Windjammers: a beginner’s guide to the classic

Windjammers is back! With the PlayStation Experience announcement that the game will be available for the first time in decades in the form of a new PS4/Vita release, many are excited but others may be left wondering about this esoteric title. We’re here, then, to answer your questions!

What is Windjammers, anyway?

Released in 1994 by Data East, Windjammers (or Flying Power Disc) is a two-player disc-throwing game for SNK’s Neo Geo family of arcade cabinets and home consoles. It combines elements of various real sports and a beach volleyball-like aesthetic for a bright, cheery, semi-realistic feel. Players try to get the disc past their opponent and into the goal to score points, with the first to reach 12 or more points winning.

Why do people love it so much?

While it looks at first like a simple sports game, it takes little time to show its true colors as a true head-to-head showcase of skill. Taking the basic premise of Pong and bringing it to life in an arcade era when Street Fighter II and Puyo Puyo dominated Japan, it implements character abilities, a risk-vs.-reward counter-based system and courts that totally changed strategies. It’s inspired modern-era games like Lethal League, and it’s not hard to find one of the many fan projects and commercial games seeking in vain to recreate its magic.

What is this whole “B. Yoo”/”S. Miller” thing?

Neo Geo games released with all localizations built in to one release, with the hardware deciding which text to show. That worked well at the time, because arcade games had little text and English was widely accepted in most contexts. Sometimes it was used for other purposes, like in this case representing more relevant nations within the six-character roster. Some nations, like the U.S., saw the beginner male character as the British Steve Miller! Others played as the same character, but labeled as a South Korean, Beeho Yoo. Emulators often default to the “international” version with Yoo, so borders are no longer the best distinction between which shades-sporting star you know.


If it’s so good, what made it disappear?

A combination of factors made re-releasing the game difficult for a very long time. Due to various litigation (someone claimed to have invented the sport portrayed in the game) and bankruptcy (we miss you, Data East), it wasn’t entirely clear who actually owned the IP and whether they could use it. The game made a brief appearance on Japan’s Wii Virtual Console through publisher D4, only to be delisted. It’s possible that, with these issues now resolved, we may finally learn what happened. (At least now, we know the rights are currently held by Paon, a developer founded by former Data East staff.)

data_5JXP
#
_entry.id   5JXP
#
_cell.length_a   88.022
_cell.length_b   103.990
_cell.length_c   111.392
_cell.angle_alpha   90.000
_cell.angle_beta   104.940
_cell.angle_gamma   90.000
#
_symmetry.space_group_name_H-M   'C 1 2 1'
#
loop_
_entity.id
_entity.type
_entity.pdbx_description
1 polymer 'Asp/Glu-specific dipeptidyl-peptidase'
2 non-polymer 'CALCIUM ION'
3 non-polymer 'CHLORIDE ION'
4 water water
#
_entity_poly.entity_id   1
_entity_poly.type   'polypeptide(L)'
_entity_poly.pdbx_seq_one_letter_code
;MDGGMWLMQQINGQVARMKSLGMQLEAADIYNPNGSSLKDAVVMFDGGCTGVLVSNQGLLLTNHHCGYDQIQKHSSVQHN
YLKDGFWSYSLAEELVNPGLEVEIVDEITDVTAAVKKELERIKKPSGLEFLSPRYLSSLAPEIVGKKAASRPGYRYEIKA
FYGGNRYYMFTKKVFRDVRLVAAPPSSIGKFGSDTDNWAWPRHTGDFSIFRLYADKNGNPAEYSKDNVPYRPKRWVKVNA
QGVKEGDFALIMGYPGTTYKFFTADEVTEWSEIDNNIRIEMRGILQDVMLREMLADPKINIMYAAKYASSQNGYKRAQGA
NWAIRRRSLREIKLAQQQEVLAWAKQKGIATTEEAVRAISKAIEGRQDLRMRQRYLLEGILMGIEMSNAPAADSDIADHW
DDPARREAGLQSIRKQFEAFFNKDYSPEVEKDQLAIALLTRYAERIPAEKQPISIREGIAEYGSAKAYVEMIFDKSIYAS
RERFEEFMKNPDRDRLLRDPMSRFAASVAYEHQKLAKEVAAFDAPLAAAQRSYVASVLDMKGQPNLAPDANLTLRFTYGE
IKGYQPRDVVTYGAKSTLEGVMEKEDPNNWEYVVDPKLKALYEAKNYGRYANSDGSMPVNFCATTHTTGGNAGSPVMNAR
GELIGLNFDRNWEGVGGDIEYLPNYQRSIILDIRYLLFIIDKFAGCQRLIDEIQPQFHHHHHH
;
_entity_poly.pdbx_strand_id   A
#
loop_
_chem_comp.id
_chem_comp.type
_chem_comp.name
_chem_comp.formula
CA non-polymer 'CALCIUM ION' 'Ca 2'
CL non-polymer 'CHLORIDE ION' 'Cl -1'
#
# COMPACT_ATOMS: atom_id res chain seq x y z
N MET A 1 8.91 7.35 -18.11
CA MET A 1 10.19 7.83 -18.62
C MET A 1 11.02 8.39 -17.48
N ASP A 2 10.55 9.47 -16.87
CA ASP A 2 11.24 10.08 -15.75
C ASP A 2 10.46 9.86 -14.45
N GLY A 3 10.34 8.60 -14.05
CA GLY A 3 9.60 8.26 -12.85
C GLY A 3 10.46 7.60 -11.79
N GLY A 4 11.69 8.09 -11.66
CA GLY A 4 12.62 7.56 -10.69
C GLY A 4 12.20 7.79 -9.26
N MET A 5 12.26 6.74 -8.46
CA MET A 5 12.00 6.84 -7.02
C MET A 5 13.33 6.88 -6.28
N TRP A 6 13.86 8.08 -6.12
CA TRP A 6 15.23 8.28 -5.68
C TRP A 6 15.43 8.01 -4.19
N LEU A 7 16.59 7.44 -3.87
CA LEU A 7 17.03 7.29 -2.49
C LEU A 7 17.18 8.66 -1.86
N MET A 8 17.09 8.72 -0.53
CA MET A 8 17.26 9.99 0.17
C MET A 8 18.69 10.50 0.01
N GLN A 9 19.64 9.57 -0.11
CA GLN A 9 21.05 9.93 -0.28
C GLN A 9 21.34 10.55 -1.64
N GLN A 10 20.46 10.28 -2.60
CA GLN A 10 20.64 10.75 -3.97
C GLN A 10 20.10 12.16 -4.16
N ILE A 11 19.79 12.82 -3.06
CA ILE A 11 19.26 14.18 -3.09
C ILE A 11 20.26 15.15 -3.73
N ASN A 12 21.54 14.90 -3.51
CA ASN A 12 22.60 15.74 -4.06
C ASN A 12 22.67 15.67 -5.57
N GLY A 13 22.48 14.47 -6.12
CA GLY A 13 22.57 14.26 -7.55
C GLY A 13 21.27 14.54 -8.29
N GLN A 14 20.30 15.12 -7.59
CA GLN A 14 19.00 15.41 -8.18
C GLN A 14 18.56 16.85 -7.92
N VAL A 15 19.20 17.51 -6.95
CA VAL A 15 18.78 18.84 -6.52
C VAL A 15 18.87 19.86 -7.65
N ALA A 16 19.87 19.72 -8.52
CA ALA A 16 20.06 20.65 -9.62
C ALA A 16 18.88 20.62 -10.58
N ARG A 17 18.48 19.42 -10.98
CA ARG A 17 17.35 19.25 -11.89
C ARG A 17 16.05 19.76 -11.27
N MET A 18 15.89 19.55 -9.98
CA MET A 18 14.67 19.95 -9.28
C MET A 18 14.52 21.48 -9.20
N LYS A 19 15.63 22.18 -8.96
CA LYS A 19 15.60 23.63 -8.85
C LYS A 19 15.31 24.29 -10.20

Then why is it returning now?

The short, pithy answer (and the one you’ll get elsewhere) is that it’s due to games site Giant Bomb playing the game heavily in videos in recent years. While this does have a sliver of truth to it — a few prominent industry personalities like Jeff Gerstmann and Dave Lang can make noise and call attention to a game like this — nothing would be possible if there wasn’t a significant fan base to back that up. So here’s the real reason: emulation. A few played the game in ’90s arcades, certainly (us included), but so many more discovered the game through playing around with MAME and folders of hundreds of games to try. That’s like many Neo Geo games, actually; the system emulated well, and the games shone in a context in which they weren’t competing with bigger, flashier cabinets or foundering on a too-expensive console. But unlike many Neo Geo games, the increased demand for Windjammers was never met with an opportunity to play it legitimately through re-release, not even on the Data East Arcade Classics collection.


What does this new release have to offer?

Online play. That’s the main thing and the real reason this should be a success: a chance to test your skills against someone not sitting or standing next to you. DotEmu, who’s handling development of this version, seems to be pushing ranked play as a key focus. In addition to that, it sounds like the interstitial minigames may be unlockable as standalone play options, and of course playing it on the go with the Vita (or again, really at all in a legitimate fashion) is for all intents and purposes new to this edition. For more, we’ll have to wait until we can play the game for ourselves!

Okay, sounds fun. What should I know to start?

First: when the game says the bottom-row characters are “Expert” level, that’s not an exaggeration: they’re very slow, and you’ll need to really know what you’re doing before you find any success using them. Hiromi Mita has wonderful speed but very little capacity to actually get the disc past an opponent, so we suggest Miller/Yoo and his wall-hugging super-shot while you learn the ropes. (Also Loris Biaggi is very useful if you want to beat us specifically.)

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